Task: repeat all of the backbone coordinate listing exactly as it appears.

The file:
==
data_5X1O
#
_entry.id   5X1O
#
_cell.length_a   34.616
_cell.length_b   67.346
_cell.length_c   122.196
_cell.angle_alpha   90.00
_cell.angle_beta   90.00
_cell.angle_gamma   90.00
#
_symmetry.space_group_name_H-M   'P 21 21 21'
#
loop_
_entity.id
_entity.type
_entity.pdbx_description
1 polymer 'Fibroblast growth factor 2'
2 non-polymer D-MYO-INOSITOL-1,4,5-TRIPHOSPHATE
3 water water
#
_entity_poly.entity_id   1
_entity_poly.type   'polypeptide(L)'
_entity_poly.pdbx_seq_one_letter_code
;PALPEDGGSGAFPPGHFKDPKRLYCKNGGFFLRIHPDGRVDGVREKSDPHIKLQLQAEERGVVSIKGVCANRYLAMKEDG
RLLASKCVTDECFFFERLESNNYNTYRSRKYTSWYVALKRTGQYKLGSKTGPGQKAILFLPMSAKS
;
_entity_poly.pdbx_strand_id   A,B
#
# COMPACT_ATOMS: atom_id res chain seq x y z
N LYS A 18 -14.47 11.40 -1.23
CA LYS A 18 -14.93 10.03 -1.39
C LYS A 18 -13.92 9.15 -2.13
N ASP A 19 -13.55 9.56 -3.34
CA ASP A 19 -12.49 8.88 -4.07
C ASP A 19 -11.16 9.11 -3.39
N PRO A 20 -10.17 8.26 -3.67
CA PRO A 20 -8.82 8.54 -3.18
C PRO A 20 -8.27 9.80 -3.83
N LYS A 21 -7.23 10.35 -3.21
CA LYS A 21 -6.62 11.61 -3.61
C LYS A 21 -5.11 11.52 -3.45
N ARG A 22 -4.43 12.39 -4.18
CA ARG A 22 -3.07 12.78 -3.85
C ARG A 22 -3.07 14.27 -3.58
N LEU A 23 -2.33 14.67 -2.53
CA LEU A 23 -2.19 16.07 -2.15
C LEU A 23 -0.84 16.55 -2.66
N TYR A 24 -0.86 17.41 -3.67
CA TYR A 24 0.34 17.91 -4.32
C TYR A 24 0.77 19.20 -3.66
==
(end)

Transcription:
data_5X1O
#
_entry.id   5X1O
#
_cell.length_a   34.616
_cell.length_b   67.346
_cell.length_c   122.196
_cell.angle_alpha   90.00
_cell.angle_beta   90.00
_cell.angle_gamma   90.00
#
_symmetry.space_group_name_H-M   'P 21 21 21'
#
loop_
_entity.id
_entity.type
_entity.pdbx_description
1 polymer 'Fibroblast growth factor 2'
2 non-polymer D-MYO-INOSITOL-1,4,5-TRIPHOSPHATE
3 water water
#
_entity_poly.entity_id   1
_entity_poly.type   'polypeptide(L)'
_entity_poly.pdbx_seq_one_letter_code
;PALPEDGGSGAFPPGHFKDPKRLYCKNGGFFLRIHPDGRVDGVREKSDPHIKLQLQAEERGVVSIKGVCANRYLAMKEDG
RLLASKCVTDECFFFERLESNNYNTYRSRKYTSWYVALKRTGQYKLGSKTGPGQKAILFLPMSAKS
;
_entity_poly.pdbx_strand_id   A,B
#
# COMPACT_ATOMS: atom_id res chain seq x y z
N LYS A 18 -14.47 11.40 -1.23
CA LYS A 18 -14.93 10.03 -1.39
C LYS A 18 -13.92 9.15 -2.13
N ASP A 19 -13.55 9.56 -3.34
CA ASP A 19 -12.49 8.88 -4.07
C ASP A 19 -11.16 9.11 -3.39
N PRO A 20 -10.17 8.26 -3.67
CA PRO A 20 -8.82 8.54 -3.18
C PRO A 20 -8.27 9.80 -3.83
N LYS A 21 -7.23 10.35 -3.21
CA LYS A 21 -6.62 11.61 -3.61
C LYS A 21 -5.11 11.52 -3.45
N ARG A 22 -4.43 12.39 -4.18
CA ARG A 22 -3.07 12.78 -3.85
C ARG A 22 -3.07 14.27 -3.58
N LEU A 23 -2.33 14.67 -2.53
CA LEU A 23 -2.19 16.07 -2.15
C LEU A 23 -0.84 16.55 -2.66
N TYR A 24 -0.86 17.41 -3.67
CA TYR A 24 0.34 17.91 -4.32
C TYR A 24 0.77 19.20 -3.66